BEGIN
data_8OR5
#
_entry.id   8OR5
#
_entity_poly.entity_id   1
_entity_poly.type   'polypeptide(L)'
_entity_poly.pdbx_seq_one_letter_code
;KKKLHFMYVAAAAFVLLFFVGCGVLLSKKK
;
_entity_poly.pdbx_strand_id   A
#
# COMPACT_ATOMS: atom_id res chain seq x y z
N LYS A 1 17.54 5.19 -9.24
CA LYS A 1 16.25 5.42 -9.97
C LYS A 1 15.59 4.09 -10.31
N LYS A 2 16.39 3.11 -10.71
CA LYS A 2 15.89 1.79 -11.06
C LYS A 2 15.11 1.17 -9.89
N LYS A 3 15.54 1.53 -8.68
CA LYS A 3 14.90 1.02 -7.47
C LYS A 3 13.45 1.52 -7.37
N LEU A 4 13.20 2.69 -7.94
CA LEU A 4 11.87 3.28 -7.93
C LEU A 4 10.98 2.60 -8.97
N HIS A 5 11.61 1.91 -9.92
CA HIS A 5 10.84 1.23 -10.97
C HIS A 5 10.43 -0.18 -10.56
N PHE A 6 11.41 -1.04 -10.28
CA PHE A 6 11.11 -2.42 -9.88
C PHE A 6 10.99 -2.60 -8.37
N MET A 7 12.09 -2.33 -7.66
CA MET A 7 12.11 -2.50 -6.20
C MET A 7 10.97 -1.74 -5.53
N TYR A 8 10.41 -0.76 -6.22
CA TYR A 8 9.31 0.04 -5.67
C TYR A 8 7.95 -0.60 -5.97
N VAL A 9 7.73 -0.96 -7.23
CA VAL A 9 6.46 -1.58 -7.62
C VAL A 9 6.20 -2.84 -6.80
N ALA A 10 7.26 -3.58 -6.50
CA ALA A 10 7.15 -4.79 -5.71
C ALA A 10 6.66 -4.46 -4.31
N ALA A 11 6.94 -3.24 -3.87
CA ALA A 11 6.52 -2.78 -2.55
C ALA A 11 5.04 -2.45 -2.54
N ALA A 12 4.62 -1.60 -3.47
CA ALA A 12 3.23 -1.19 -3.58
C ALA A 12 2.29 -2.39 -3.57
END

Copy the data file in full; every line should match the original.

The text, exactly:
data_8OR5
#
_entry.id   8OR5
#
_entity_poly.entity_id   1
_entity_poly.type   'polypeptide(L)'
_entity_poly.pdbx_seq_one_letter_code
;KKKLHFMYVAAAAFVLLFFVGCGVLLSKKK
;
_entity_poly.pdbx_strand_id   A
#
# COMPACT_ATOMS: atom_id res chain seq x y z
N LYS A 1 17.54 5.19 -9.24
CA LYS A 1 16.25 5.42 -9.97
C LYS A 1 15.59 4.09 -10.31
N LYS A 2 16.39 3.11 -10.71
CA LYS A 2 15.89 1.79 -11.06
C LYS A 2 15.11 1.17 -9.89
N LYS A 3 15.54 1.53 -8.68
CA LYS A 3 14.90 1.02 -7.47
C LYS A 3 13.45 1.52 -7.37
N LEU A 4 13.20 2.69 -7.94
CA LEU A 4 11.87 3.28 -7.93
C LEU A 4 10.98 2.60 -8.97
N HIS A 5 11.61 1.91 -9.92
CA HIS A 5 10.84 1.23 -10.97
C HIS A 5 10.43 -0.18 -10.56
N PHE A 6 11.41 -1.04 -10.28
CA PHE A 6 11.11 -2.42 -9.88
C PHE A 6 10.99 -2.60 -8.37
N MET A 7 12.09 -2.33 -7.66
CA MET A 7 12.11 -2.50 -6.20
C MET A 7 10.97 -1.74 -5.53
N TYR A 8 10.41 -0.76 -6.22
CA TYR A 8 9.31 0.04 -5.67
C TYR A 8 7.95 -0.60 -5.97
N VAL A 9 7.73 -0.96 -7.23
CA VAL A 9 6.46 -1.58 -7.62
C VAL A 9 6.20 -2.84 -6.80
N ALA A 10 7.26 -3.58 -6.50
CA ALA A 10 7.15 -4.79 -5.71
C ALA A 10 6.66 -4.46 -4.31
N ALA A 11 6.94 -3.24 -3.87
CA ALA A 11 6.52 -2.78 -2.55
C ALA A 11 5.04 -2.45 -2.54
N ALA A 12 4.62 -1.60 -3.47
CA ALA A 12 3.23 -1.19 -3.58
C ALA A 12 2.29 -2.39 -3.57